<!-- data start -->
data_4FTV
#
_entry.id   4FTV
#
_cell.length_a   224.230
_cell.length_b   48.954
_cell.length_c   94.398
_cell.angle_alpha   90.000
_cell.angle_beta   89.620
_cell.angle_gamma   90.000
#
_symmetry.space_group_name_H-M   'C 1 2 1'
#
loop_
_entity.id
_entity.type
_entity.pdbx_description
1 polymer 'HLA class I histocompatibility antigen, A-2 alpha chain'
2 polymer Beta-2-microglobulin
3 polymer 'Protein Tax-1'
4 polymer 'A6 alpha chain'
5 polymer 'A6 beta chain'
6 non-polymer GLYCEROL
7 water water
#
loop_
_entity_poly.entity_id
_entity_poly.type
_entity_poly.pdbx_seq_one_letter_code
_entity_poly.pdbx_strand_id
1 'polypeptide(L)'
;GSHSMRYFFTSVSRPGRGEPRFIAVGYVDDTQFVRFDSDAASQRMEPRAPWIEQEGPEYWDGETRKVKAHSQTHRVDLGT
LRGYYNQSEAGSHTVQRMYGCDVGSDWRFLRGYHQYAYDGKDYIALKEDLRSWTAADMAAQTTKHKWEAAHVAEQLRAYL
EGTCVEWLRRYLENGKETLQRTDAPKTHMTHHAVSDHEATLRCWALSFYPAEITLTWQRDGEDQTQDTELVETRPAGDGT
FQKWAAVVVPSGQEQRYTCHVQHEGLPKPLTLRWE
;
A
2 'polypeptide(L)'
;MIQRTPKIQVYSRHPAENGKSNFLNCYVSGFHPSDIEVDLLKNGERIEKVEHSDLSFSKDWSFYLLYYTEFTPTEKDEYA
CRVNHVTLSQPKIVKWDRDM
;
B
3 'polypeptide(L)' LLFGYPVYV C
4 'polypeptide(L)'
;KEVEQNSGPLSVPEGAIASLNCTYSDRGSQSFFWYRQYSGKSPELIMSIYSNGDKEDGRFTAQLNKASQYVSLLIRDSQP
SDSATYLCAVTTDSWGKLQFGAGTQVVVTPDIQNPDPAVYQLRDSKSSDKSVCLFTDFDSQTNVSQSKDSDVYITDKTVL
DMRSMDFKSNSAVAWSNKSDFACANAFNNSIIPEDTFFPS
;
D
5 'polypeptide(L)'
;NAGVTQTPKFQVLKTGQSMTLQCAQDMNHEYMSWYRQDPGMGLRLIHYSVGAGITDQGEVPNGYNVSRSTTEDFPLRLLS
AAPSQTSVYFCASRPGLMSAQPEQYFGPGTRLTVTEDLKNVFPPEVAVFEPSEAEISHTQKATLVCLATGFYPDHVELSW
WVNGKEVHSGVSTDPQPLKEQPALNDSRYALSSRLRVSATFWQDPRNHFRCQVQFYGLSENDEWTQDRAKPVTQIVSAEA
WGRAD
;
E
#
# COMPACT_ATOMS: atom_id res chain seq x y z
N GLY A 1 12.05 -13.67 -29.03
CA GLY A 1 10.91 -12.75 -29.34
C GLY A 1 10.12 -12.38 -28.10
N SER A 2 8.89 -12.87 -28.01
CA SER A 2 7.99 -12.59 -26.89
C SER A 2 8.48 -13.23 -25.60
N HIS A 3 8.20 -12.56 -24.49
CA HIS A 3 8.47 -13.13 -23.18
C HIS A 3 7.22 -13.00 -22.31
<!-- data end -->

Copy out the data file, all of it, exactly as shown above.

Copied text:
data_4FTV
#
_entry.id   4FTV
#
_cell.length_a   224.230
_cell.length_b   48.954
_cell.length_c   94.398
_cell.angle_alpha   90.000
_cell.angle_beta   89.620
_cell.angle_gamma   90.000
#
_symmetry.space_group_name_H-M   'C 1 2 1'
#
loop_
_entity.id
_entity.type
_entity.pdbx_description
1 polymer 'HLA class I histocompatibility antigen, A-2 alpha chain'
2 polymer Beta-2-microglobulin
3 polymer 'Protein Tax-1'
4 polymer 'A6 alpha chain'
5 polymer 'A6 beta chain'
6 non-polymer GLYCEROL
7 water water
#
loop_
_entity_poly.entity_id
_entity_poly.type
_entity_poly.pdbx_seq_one_letter_code
_entity_poly.pdbx_strand_id
1 'polypeptide(L)'
;GSHSMRYFFTSVSRPGRGEPRFIAVGYVDDTQFVRFDSDAASQRMEPRAPWIEQEGPEYWDGETRKVKAHSQTHRVDLGT
LRGYYNQSEAGSHTVQRMYGCDVGSDWRFLRGYHQYAYDGKDYIALKEDLRSWTAADMAAQTTKHKWEAAHVAEQLRAYL
EGTCVEWLRRYLENGKETLQRTDAPKTHMTHHAVSDHEATLRCWALSFYPAEITLTWQRDGEDQTQDTELVETRPAGDGT
FQKWAAVVVPSGQEQRYTCHVQHEGLPKPLTLRWE
;
A
2 'polypeptide(L)'
;MIQRTPKIQVYSRHPAENGKSNFLNCYVSGFHPSDIEVDLLKNGERIEKVEHSDLSFSKDWSFYLLYYTEFTPTEKDEYA
CRVNHVTLSQPKIVKWDRDM
;
B
3 'polypeptide(L)' LLFGYPVYV C
4 'polypeptide(L)'
;KEVEQNSGPLSVPEGAIASLNCTYSDRGSQSFFWYRQYSGKSPELIMSIYSNGDKEDGRFTAQLNKASQYVSLLIRDSQP
SDSATYLCAVTTDSWGKLQFGAGTQVVVTPDIQNPDPAVYQLRDSKSSDKSVCLFTDFDSQTNVSQSKDSDVYITDKTVL
DMRSMDFKSNSAVAWSNKSDFACANAFNNSIIPEDTFFPS
;
D
5 'polypeptide(L)'
;NAGVTQTPKFQVLKTGQSMTLQCAQDMNHEYMSWYRQDPGMGLRLIHYSVGAGITDQGEVPNGYNVSRSTTEDFPLRLLS
AAPSQTSVYFCASRPGLMSAQPEQYFGPGTRLTVTEDLKNVFPPEVAVFEPSEAEISHTQKATLVCLATGFYPDHVELSW
WVNGKEVHSGVSTDPQPLKEQPALNDSRYALSSRLRVSATFWQDPRNHFRCQVQFYGLSENDEWTQDRAKPVTQIVSAEA
WGRAD
;
E
#
# COMPACT_ATOMS: atom_id res chain seq x y z
N GLY A 1 12.05 -13.67 -29.03
CA GLY A 1 10.91 -12.75 -29.34
C GLY A 1 10.12 -12.38 -28.10
N SER A 2 8.89 -12.87 -28.01
CA SER A 2 7.99 -12.59 -26.89
C SER A 2 8.48 -13.23 -25.60
N HIS A 3 8.20 -12.56 -24.49
CA HIS A 3 8.47 -13.13 -23.18
C HIS A 3 7.22 -13.00 -22.31